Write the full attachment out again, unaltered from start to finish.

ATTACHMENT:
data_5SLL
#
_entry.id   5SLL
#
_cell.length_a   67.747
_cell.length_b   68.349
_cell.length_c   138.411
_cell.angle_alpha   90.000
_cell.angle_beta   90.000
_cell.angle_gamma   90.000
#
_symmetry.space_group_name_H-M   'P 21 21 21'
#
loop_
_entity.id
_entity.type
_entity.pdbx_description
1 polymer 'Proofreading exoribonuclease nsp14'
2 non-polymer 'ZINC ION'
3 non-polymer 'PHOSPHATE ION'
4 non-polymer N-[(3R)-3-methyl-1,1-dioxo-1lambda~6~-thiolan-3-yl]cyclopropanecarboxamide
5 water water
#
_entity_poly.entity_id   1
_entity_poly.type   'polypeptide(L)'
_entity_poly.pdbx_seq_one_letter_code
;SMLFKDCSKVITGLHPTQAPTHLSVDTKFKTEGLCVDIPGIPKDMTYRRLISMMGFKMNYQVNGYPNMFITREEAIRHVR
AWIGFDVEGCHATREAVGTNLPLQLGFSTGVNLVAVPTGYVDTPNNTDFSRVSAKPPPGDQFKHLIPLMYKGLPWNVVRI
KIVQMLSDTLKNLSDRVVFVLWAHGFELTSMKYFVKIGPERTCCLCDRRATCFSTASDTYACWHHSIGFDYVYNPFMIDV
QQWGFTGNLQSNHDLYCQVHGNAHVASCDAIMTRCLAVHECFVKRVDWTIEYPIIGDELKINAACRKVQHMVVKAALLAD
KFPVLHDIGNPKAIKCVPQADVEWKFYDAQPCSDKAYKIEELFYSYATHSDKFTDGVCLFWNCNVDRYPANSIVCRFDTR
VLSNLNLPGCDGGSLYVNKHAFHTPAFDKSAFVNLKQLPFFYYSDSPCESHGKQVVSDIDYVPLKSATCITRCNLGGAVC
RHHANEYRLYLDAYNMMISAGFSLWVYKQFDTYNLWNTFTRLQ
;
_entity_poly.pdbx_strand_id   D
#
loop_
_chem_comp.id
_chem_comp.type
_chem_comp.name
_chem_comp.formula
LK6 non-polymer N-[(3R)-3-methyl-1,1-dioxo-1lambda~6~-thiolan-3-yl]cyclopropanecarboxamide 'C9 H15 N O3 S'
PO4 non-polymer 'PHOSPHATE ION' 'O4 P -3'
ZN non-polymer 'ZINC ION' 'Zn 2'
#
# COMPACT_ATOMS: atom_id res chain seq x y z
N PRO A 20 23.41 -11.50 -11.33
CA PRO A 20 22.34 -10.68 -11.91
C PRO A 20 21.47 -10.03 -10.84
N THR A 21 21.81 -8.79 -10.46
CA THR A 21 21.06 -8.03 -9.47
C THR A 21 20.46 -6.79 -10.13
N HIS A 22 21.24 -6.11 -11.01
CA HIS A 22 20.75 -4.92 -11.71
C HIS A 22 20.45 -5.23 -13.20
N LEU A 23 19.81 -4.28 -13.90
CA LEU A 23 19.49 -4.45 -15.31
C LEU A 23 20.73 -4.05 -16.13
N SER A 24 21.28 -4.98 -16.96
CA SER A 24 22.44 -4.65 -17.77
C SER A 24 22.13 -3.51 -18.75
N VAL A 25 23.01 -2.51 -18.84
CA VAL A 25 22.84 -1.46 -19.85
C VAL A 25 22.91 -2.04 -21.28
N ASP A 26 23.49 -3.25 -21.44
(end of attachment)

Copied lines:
data_5SLL
#
_entry.id   5SLL
#
_cell.length_a   67.747
_cell.length_b   68.349
_cell.length_c   138.411
_cell.angle_alpha   90.000
_cell.angle_beta   90.000
_cell.angle_gamma   90.000
#
_symmetry.space_group_name_H-M   'P 21 21 21'
#
loop_
_entity.id
_entity.type
_entity.pdbx_description
1 polymer 'Proofreading exoribonuclease nsp14'
2 non-polymer 'ZINC ION'
3 non-polymer 'PHOSPHATE ION'
4 non-polymer N-[(3R)-3-methyl-1,1-dioxo-1lambda~6~-thiolan-3-yl]cyclopropanecarboxamide
5 water water
#
_entity_poly.entity_id   1
_entity_poly.type   'polypeptide(L)'
_entity_poly.pdbx_seq_one_letter_code
;SMLFKDCSKVITGLHPTQAPTHLSVDTKFKTEGLCVDIPGIPKDMTYRRLISMMGFKMNYQVNGYPNMFITREEAIRHVR
AWIGFDVEGCHATREAVGTNLPLQLGFSTGVNLVAVPTGYVDTPNNTDFSRVSAKPPPGDQFKHLIPLMYKGLPWNVVRI
KIVQMLSDTLKNLSDRVVFVLWAHGFELTSMKYFVKIGPERTCCLCDRRATCFSTASDTYACWHHSIGFDYVYNPFMIDV
QQWGFTGNLQSNHDLYCQVHGNAHVASCDAIMTRCLAVHECFVKRVDWTIEYPIIGDELKINAACRKVQHMVVKAALLAD
KFPVLHDIGNPKAIKCVPQADVEWKFYDAQPCSDKAYKIEELFYSYATHSDKFTDGVCLFWNCNVDRYPANSIVCRFDTR
VLSNLNLPGCDGGSLYVNKHAFHTPAFDKSAFVNLKQLPFFYYSDSPCESHGKQVVSDIDYVPLKSATCITRCNLGGAVC
RHHANEYRLYLDAYNMMISAGFSLWVYKQFDTYNLWNTFTRLQ
;
_entity_poly.pdbx_strand_id   D
#
loop_
_chem_comp.id
_chem_comp.type
_chem_comp.name
_chem_comp.formula
LK6 non-polymer N-[(3R)-3-methyl-1,1-dioxo-1lambda~6~-thiolan-3-yl]cyclopropanecarboxamide 'C9 H15 N O3 S'
PO4 non-polymer 'PHOSPHATE ION' 'O4 P -3'
ZN non-polymer 'ZINC ION' 'Zn 2'
#
# COMPACT_ATOMS: atom_id res chain seq x y z
N PRO A 20 23.41 -11.50 -11.33
CA PRO A 20 22.34 -10.68 -11.91
C PRO A 20 21.47 -10.03 -10.84
N THR A 21 21.81 -8.79 -10.46
CA THR A 21 21.06 -8.03 -9.47
C THR A 21 20.46 -6.79 -10.13
N HIS A 22 21.24 -6.11 -11.01
CA HIS A 22 20.75 -4.92 -11.71
C HIS A 22 20.45 -5.23 -13.20
N LEU A 23 19.81 -4.28 -13.90
CA LEU A 23 19.49 -4.45 -15.31
C LEU A 23 20.73 -4.05 -16.13
N SER A 24 21.28 -4.98 -16.96
CA SER A 24 22.44 -4.65 -17.77
C SER A 24 22.13 -3.51 -18.75
N VAL A 25 23.01 -2.51 -18.84
CA VAL A 25 22.84 -1.46 -19.85
C VAL A 25 22.91 -2.04 -21.28
N ASP A 26 23.49 -3.25 -21.44